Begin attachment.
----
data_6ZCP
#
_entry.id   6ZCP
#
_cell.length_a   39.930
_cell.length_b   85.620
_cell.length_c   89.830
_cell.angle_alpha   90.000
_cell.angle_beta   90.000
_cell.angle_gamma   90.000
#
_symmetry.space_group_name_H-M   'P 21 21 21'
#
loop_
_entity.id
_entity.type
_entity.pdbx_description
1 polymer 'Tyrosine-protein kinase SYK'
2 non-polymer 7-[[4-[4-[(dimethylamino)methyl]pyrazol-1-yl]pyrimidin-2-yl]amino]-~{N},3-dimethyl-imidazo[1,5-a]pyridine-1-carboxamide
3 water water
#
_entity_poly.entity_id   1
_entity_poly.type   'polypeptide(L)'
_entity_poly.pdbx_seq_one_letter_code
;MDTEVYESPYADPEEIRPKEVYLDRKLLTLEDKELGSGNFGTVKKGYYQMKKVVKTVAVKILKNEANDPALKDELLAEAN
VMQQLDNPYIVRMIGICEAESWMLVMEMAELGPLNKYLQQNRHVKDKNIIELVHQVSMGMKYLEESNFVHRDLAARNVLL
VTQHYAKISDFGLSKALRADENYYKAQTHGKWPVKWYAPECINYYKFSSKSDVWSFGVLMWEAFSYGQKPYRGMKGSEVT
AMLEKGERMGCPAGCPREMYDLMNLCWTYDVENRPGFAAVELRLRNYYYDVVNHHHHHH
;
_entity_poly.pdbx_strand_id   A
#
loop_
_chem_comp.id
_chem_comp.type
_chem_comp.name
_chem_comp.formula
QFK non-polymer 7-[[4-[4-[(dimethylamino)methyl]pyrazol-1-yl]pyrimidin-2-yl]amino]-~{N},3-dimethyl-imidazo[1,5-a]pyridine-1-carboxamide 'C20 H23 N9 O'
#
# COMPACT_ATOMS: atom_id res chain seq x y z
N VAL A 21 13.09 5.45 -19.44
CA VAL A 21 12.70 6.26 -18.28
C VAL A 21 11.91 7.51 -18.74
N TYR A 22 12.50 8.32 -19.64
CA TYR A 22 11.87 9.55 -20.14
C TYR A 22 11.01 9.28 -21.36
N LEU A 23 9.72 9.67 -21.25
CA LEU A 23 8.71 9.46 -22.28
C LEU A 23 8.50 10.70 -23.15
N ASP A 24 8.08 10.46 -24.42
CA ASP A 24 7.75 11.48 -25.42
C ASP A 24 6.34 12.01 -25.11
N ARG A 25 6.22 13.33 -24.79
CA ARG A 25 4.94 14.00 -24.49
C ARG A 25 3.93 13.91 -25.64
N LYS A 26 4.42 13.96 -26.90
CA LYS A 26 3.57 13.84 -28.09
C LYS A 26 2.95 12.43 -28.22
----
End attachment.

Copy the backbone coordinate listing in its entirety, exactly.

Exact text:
data_6ZCP
#
_entry.id   6ZCP
#
_cell.length_a   39.930
_cell.length_b   85.620
_cell.length_c   89.830
_cell.angle_alpha   90.000
_cell.angle_beta   90.000
_cell.angle_gamma   90.000
#
_symmetry.space_group_name_H-M   'P 21 21 21'
#
loop_
_entity.id
_entity.type
_entity.pdbx_description
1 polymer 'Tyrosine-protein kinase SYK'
2 non-polymer 7-[[4-[4-[(dimethylamino)methyl]pyrazol-1-yl]pyrimidin-2-yl]amino]-~{N},3-dimethyl-imidazo[1,5-a]pyridine-1-carboxamide
3 water water
#
_entity_poly.entity_id   1
_entity_poly.type   'polypeptide(L)'
_entity_poly.pdbx_seq_one_letter_code
;MDTEVYESPYADPEEIRPKEVYLDRKLLTLEDKELGSGNFGTVKKGYYQMKKVVKTVAVKILKNEANDPALKDELLAEAN
VMQQLDNPYIVRMIGICEAESWMLVMEMAELGPLNKYLQQNRHVKDKNIIELVHQVSMGMKYLEESNFVHRDLAARNVLL
VTQHYAKISDFGLSKALRADENYYKAQTHGKWPVKWYAPECINYYKFSSKSDVWSFGVLMWEAFSYGQKPYRGMKGSEVT
AMLEKGERMGCPAGCPREMYDLMNLCWTYDVENRPGFAAVELRLRNYYYDVVNHHHHHH
;
_entity_poly.pdbx_strand_id   A
#
loop_
_chem_comp.id
_chem_comp.type
_chem_comp.name
_chem_comp.formula
QFK non-polymer 7-[[4-[4-[(dimethylamino)methyl]pyrazol-1-yl]pyrimidin-2-yl]amino]-~{N},3-dimethyl-imidazo[1,5-a]pyridine-1-carboxamide 'C20 H23 N9 O'
#
# COMPACT_ATOMS: atom_id res chain seq x y z
N VAL A 21 13.09 5.45 -19.44
CA VAL A 21 12.70 6.26 -18.28
C VAL A 21 11.91 7.51 -18.74
N TYR A 22 12.50 8.32 -19.64
CA TYR A 22 11.87 9.55 -20.14
C TYR A 22 11.01 9.28 -21.36
N LEU A 23 9.72 9.67 -21.25
CA LEU A 23 8.71 9.46 -22.28
C LEU A 23 8.50 10.70 -23.15
N ASP A 24 8.08 10.46 -24.42
CA ASP A 24 7.75 11.48 -25.42
C ASP A 24 6.34 12.01 -25.11
N ARG A 25 6.22 13.33 -24.79
CA ARG A 25 4.94 14.00 -24.49
C ARG A 25 3.93 13.91 -25.64
N LYS A 26 4.42 13.96 -26.90
CA LYS A 26 3.57 13.84 -28.09
C LYS A 26 2.95 12.43 -28.22